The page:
More than 100 doctors, physician assistants and nurse practitioners who work at urgent-care facilities within the MultiCare health system went on strike Monday, as the COVID-19 pandemic worsens, to protest working conditions. 

Dozens of health care providers picketed Tacoma General Hospital. Represented by the Union of American Physicians and Dentists (UAPD), they work at 20 MultiCare Indigo Urgent Care clinics in the Puget Sound area, from Olympia to Marysville, which provide coronavirus testing.

MultiCare said in a statement Monday morning that “a majority of clinics” remained open Monday. Joe Crane, a union representative, said the strike closed several clinics.

The union has been negotiating its first contract with MultiCare for more than a year. The spread of coronavirus, as in many medical workplaces, has exposed new rifts between employees concerned for their personal safety and employers struggling to manage an unprecedented global pandemic. 

The health providers contend they sometimes work excessive hours, care for too many patients, aren’t provided the protective equipment they want and are concerned about the clinics’ infection-control practices. 

“This is last resort for us,” said Dr. Amir Atabeygi, one of those on strike. “Lately, our biggest concern and challenge is having adequate PPE [personal protective equipment] at work and feeling like we’re in as safe a work environment as possible. Our concerns are being ignored and dismissed.” 


The providers want access to N95 respirators, plexiglass barriers in the reception areas, and for the company to discourage patients from using waiting rooms, Atabeygi said. MultiCare says it takes steps to minimize the time patients who might have the virus are inside clinics and follows “best practices” for infection control.

Atabeygi said health providers don’t have time for scheduled breaks, and often work days that stretch longer than 12 hours. MultiCare says it requires breaks.

“You’re not as mentally sharp as you would be toward the end of the day,” Atabeygi said. “What worries us is either we’ll miss something, or make an error that’s significant.” 

MultiCare, in several statements to the The Seattle Times over the past three days, said it shared employees’ frustration at the lack of progress in bargaining, including during a recent session with a federal mediator.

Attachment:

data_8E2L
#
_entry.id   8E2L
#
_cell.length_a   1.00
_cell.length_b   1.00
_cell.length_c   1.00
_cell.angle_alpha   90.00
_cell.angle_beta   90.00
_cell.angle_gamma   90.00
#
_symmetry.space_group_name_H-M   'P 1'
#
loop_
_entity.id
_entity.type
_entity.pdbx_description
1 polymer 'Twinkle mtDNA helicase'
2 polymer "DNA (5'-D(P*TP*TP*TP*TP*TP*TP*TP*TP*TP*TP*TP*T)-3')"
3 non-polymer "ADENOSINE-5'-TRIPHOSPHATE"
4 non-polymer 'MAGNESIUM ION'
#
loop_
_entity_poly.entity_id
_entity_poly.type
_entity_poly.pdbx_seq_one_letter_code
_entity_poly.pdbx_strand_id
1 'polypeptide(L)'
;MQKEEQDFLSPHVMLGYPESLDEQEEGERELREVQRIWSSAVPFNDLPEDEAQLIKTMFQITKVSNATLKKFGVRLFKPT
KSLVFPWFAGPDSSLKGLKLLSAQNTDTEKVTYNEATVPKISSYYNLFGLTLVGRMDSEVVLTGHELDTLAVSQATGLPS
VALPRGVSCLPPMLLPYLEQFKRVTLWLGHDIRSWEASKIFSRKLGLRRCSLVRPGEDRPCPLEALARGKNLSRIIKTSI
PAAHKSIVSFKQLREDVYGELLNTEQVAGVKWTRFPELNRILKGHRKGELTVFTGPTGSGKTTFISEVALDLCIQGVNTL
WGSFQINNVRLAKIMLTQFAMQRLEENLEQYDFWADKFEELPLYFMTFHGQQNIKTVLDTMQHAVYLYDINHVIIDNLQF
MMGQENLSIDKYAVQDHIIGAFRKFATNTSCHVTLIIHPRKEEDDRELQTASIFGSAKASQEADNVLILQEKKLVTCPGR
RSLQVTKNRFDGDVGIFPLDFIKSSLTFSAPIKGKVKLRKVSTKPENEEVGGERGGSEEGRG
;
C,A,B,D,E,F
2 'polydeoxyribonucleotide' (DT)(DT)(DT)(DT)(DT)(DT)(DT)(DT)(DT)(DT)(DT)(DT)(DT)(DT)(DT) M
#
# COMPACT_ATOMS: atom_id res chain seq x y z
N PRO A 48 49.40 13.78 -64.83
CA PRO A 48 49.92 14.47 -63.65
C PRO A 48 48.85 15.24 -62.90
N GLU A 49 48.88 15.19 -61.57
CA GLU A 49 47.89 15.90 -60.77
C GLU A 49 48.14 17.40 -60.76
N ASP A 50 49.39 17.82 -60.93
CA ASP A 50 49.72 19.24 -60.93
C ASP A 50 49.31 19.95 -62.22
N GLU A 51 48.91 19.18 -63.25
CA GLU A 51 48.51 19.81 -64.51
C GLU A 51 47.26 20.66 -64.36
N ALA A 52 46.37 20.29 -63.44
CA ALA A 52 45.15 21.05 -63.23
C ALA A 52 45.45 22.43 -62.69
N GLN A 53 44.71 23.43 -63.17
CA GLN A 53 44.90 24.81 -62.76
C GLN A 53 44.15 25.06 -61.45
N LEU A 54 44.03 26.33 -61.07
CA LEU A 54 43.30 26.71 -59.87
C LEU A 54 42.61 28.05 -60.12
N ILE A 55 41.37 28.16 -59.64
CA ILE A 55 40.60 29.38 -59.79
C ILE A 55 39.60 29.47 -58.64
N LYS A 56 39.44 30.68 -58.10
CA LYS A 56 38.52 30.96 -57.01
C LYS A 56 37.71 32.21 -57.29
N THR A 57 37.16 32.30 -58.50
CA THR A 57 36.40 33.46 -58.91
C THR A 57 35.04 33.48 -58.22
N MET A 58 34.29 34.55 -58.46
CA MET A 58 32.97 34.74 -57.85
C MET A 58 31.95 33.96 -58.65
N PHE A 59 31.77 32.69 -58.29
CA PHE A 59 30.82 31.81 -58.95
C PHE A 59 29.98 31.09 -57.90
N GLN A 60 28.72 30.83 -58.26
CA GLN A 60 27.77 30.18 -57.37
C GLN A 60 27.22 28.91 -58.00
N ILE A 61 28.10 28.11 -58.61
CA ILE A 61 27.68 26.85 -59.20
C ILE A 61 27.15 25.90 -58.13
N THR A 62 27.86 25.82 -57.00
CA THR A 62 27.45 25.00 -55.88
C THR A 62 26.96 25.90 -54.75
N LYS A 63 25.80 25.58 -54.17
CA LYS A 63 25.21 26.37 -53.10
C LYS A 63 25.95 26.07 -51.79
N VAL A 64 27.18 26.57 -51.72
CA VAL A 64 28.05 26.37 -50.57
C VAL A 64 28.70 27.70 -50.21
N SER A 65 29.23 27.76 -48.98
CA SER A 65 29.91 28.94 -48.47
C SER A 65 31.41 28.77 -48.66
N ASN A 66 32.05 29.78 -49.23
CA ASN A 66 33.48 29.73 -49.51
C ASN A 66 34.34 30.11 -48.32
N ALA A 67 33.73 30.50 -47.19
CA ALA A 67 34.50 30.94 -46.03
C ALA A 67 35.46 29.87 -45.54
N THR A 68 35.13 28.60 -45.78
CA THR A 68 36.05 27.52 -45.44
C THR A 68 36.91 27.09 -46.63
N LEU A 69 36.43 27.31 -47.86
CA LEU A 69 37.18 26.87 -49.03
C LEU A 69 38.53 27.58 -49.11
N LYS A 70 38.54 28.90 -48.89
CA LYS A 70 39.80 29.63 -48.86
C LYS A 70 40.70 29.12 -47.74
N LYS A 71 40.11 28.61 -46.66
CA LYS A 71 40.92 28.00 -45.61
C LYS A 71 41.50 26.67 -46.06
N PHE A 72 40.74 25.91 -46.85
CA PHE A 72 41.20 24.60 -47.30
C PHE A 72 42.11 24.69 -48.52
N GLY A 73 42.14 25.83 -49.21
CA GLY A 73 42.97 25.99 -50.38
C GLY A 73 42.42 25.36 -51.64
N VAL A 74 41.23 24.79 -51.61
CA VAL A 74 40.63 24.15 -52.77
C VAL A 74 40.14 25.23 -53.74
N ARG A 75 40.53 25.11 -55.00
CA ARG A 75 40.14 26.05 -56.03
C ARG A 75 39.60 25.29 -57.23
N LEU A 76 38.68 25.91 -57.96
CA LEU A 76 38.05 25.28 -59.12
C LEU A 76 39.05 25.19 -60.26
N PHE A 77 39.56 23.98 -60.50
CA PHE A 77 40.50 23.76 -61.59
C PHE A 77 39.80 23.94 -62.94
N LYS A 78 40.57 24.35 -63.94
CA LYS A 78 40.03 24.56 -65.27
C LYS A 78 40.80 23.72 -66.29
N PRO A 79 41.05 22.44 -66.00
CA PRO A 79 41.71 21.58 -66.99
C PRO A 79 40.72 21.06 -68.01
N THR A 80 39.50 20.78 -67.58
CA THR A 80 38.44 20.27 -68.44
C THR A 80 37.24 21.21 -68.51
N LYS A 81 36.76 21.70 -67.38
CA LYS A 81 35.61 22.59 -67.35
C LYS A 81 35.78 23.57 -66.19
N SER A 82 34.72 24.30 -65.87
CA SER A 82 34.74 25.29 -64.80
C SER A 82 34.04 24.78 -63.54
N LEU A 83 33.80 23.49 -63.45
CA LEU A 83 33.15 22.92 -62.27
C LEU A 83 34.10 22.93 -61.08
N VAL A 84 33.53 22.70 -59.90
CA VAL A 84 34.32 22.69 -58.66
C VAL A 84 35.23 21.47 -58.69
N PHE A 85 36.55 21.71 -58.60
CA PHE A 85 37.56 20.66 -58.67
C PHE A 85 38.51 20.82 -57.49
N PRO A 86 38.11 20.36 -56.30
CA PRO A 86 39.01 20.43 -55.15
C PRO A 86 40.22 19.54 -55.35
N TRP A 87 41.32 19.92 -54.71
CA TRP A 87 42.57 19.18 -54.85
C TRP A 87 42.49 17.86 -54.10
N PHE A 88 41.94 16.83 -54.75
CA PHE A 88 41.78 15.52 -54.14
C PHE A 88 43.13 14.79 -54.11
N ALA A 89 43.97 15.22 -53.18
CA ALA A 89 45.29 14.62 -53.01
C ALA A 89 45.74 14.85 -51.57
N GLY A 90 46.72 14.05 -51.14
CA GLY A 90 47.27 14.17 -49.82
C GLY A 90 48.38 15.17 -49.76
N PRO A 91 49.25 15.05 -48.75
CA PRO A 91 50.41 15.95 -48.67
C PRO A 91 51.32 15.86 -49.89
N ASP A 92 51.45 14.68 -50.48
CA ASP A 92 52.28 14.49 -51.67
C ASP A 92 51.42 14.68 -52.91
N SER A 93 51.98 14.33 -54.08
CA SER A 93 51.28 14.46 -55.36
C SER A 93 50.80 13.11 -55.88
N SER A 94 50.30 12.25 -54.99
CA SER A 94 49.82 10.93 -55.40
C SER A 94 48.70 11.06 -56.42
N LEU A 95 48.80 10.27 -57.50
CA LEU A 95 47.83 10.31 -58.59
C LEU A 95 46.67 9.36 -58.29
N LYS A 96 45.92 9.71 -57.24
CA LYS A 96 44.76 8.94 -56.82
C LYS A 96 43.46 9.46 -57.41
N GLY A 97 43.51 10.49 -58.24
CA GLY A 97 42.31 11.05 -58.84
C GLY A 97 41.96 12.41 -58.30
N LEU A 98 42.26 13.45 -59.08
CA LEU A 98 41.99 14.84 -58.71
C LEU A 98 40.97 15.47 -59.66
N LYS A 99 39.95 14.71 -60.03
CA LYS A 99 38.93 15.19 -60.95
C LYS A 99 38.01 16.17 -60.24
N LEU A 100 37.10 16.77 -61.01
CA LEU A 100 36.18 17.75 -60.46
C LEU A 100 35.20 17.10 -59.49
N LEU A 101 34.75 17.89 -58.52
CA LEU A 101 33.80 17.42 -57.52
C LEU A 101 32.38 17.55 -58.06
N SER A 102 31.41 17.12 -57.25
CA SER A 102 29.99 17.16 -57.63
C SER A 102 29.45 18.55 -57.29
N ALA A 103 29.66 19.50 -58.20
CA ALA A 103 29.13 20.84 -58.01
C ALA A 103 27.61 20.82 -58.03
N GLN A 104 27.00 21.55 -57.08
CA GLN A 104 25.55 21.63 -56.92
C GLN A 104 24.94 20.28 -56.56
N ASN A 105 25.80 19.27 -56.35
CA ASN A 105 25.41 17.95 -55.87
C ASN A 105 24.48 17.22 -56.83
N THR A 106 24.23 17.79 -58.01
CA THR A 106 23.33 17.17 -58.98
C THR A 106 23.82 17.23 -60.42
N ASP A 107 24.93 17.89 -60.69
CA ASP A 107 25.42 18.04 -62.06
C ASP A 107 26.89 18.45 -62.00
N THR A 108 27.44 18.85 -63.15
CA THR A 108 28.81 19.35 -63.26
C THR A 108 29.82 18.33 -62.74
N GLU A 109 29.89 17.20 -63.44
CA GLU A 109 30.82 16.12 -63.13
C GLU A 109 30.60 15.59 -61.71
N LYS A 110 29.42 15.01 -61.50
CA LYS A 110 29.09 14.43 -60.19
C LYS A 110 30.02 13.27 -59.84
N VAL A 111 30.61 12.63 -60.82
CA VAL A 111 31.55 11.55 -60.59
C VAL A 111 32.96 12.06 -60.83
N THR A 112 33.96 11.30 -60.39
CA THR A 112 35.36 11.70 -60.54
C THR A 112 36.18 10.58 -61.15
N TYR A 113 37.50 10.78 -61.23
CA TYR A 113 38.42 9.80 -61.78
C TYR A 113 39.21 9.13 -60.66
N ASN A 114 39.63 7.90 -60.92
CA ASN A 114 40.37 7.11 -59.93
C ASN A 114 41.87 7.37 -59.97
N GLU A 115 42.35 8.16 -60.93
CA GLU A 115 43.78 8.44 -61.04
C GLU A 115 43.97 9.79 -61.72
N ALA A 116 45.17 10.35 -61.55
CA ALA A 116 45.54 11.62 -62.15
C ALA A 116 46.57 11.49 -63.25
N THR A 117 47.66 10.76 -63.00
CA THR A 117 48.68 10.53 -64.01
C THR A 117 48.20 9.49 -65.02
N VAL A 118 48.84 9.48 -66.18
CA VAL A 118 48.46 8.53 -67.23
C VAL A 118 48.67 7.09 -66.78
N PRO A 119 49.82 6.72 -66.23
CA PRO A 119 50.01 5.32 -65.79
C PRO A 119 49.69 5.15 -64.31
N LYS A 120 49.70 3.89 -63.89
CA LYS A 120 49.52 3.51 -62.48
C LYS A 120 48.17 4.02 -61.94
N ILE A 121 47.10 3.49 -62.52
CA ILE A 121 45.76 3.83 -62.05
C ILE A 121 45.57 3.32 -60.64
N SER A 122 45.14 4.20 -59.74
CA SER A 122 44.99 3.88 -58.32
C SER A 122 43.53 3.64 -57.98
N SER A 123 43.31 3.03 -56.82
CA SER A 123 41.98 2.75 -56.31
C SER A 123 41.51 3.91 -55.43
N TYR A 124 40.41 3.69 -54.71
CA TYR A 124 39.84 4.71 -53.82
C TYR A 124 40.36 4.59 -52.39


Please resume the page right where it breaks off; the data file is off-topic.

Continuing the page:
“We disagree with the union’s characterization that our urgent care team members do not have access to sufficient supplies of appropriate PPE,” the statement said. 

“We are disappointed that UAPD decided to strike during a pandemic, a time when our patients need our care more than ever. Our priority remains providing the care our community needs during the pandemic. We remain committed to the negotiation process and are working hard to negotiate a fair labor contract.”


People with mild symptoms of COVID-19 often seek care and testing at urgent care facilities. Atabeygi, who works in Thurston County, said it’s not uncommon for health care providers at Indigo clinics to see 40 to 50 patients daily, with most complaining of respiratory symptoms.

In recent weeks, the number of symptomatic patients has risen “dramatically” and Atabeygi said he worries about bringing the infection home to his family.

Infection- control measures that protect against the coronavirus have become a contentious topic dividing health care administrators and employees. N95 respirators, which have often been in short supply, are a common flashpoint.  

The Centers for Disease Control and Prevention (CDC) says respirators, or their equivalent, should be prioritized for workers performing procedures that produce infectious aerosols, such as intubation. If available, the CDC suggests using respirators when collecting swab samples from patients. The CDC considers N95 respirators the “preferred” PPE, while face masks are an “acceptable alternative.” 

Atabeygi said nasal swab samples are typically collected by medical assistants wearing face masks and shields. He said he did not understand why, many months into the pandemic, MultiCare would not provide respirators for those staffers who see dozens of potentially infected patients each day.

MultiCare said it proposed the creation of a safety committee during contract bargaining that would involve employees and further develop protocols and PPE programs along with experts.


Ann Marie Pettis, president-elect of the Association for Professionals in Infection Control and Epidemiology, said health care systems can make employees more comfortable by allowing the optional use of N95 respirators. Pettis, who works in infection control in New York state, said installing barriers in reception areas, limiting visitors, redesigning waiting rooms and asking people to wait in their cars  rather than lobbies could also help. Ventilation is key, along with employee vigilance in masking and wearing eye protection. 

Pettis said clear communication — and open dialogue — between health care management and employees was paramount.   

“I think transparency is probably the most important thing,” Pettis said. “Fear can destroy communication pretty quickly.” 

The union’s members plan to picket again Tuesday. While MultiCare says the union represents 108 striking employees, Crane, the union representative, said he believed that was an undercount.